Before returning to the United States, Oliver decides to spend three days in Rome, where he is accompanied by Elio. Upon returning from the trip, Elio is saddened to find that his belongings have already been returned to his original bedroom, and that all traces of Oliver’s visit have vanished. Elio has a discussion with his father, who says that he approves of the friendship (and relationship) between Elio and Oliver.

That Christmas, Oliver again visits the Perlman family, and announces that he intends to marry next summer. Oliver and Elio fall out of touch, and do not communicate with each other for many years.

Fifteen years later, Elio visits Oliver in the United States, where Oliver is now a professor. Elio is unwilling to meet Oliver’s wife and children, admitting that he still feels attraction towards Oliver and jealousy towards his new family. Oliver admits that he has followed Elio’s academic career, and shows him a framed photo of Elio he has kept over the years. During a final meeting at a bar, Elio and Oliver muse that people can lead two parallel lives — one in reality, and one a fantasy that is denied to them by external forces.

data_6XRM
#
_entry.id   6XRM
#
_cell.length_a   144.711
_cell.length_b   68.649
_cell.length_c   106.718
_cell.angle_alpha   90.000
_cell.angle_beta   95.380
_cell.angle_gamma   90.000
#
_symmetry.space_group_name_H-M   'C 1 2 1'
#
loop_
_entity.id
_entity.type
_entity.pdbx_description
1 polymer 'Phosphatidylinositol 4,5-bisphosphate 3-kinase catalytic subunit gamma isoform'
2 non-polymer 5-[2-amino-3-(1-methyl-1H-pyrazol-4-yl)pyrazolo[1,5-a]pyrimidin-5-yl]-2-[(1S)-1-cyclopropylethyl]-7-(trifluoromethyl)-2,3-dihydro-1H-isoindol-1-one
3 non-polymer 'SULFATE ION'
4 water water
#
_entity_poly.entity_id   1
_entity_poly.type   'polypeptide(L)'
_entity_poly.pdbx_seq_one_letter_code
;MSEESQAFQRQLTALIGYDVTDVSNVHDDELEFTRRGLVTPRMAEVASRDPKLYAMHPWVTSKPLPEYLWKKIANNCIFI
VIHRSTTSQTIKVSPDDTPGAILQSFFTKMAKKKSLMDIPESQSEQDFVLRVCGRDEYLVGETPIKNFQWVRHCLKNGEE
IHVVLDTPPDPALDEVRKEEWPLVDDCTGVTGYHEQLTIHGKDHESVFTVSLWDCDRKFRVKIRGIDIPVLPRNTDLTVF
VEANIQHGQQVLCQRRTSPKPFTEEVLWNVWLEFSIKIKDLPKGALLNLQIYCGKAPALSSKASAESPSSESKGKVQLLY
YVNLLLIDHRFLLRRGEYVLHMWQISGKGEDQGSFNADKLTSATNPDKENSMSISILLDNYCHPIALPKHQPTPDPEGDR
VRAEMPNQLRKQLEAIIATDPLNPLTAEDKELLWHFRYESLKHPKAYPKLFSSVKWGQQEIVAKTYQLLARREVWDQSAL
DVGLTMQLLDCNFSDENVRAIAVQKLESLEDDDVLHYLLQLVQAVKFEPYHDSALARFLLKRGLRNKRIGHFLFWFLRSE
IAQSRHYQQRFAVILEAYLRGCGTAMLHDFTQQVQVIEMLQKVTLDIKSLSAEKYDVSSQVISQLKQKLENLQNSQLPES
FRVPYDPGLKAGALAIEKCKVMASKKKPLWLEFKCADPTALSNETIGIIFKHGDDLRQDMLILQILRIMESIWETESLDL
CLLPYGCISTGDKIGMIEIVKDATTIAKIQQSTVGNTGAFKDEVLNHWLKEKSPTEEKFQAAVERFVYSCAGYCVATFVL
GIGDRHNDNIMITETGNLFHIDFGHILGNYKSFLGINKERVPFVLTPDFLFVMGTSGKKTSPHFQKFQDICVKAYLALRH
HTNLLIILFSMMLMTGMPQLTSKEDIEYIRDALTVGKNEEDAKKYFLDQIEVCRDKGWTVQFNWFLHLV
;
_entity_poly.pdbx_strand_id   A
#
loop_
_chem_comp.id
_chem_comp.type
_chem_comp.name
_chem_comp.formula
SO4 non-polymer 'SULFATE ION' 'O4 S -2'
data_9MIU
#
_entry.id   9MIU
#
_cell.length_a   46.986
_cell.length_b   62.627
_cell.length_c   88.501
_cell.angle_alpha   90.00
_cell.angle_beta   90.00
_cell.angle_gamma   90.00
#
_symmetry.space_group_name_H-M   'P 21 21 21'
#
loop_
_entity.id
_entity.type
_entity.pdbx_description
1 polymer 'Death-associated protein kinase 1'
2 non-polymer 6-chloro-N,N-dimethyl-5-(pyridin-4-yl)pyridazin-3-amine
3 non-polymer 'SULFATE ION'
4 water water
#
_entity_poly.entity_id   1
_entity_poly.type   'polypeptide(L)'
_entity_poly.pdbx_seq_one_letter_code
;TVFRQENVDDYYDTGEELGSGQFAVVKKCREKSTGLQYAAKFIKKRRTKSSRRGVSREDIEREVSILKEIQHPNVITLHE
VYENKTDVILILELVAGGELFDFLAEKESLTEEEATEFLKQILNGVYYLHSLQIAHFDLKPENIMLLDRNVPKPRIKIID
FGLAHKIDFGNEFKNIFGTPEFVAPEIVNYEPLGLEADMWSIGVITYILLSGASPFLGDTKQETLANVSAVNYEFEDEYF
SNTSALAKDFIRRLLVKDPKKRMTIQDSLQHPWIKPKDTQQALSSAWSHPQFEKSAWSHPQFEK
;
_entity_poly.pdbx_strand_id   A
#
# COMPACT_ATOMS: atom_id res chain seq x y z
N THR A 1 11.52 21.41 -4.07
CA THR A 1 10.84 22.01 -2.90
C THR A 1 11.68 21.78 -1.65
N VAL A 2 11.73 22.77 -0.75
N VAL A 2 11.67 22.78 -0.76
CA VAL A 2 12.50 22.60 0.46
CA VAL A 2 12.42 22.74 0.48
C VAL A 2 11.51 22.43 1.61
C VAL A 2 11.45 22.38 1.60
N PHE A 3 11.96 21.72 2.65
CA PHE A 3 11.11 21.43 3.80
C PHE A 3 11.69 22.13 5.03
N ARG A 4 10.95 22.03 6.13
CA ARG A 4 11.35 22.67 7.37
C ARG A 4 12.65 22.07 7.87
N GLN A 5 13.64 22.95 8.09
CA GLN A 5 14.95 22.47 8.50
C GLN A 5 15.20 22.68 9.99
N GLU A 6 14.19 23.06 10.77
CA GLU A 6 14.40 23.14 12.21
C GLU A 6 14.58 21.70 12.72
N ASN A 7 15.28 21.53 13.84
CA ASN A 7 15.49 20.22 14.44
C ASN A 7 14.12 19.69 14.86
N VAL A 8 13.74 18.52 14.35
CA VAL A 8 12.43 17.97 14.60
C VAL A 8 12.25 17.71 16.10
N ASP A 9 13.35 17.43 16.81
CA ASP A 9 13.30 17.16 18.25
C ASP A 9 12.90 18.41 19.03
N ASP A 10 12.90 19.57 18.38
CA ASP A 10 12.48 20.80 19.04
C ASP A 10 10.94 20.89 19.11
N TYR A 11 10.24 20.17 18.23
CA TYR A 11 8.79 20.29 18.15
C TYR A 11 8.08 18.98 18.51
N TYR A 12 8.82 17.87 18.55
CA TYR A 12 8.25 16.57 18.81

The first thing the narrator (Elio) remembers when talking about Oliver was his manner to use the word “Later” to say goodbye . For Elio it was something new, as he has never heard it before. But Oliver’s “Later” wasn’t just a simple goodbye for him. It was the sign of indifference which was unbearable for the boy, his voice, when he was saying this simple word sounded like he didn’t care about anything, he just enjoyed himself while Elio was suffering every time he heard his joyful “Later!”

Elio’s entire body was on fire because of love for Oliver. But it was not a fire of passion, but “something paralyzing, like the fire of cluster bombs”; he compares it with fire of pleading to say that he was wrong, that he has imagined the whole thing with Oliver, and he shouldn’t constantly thinking it over because there was nothing to think about. This comparison expresses the silent supplication of a boy who wants love but is afraid to speak his feelings.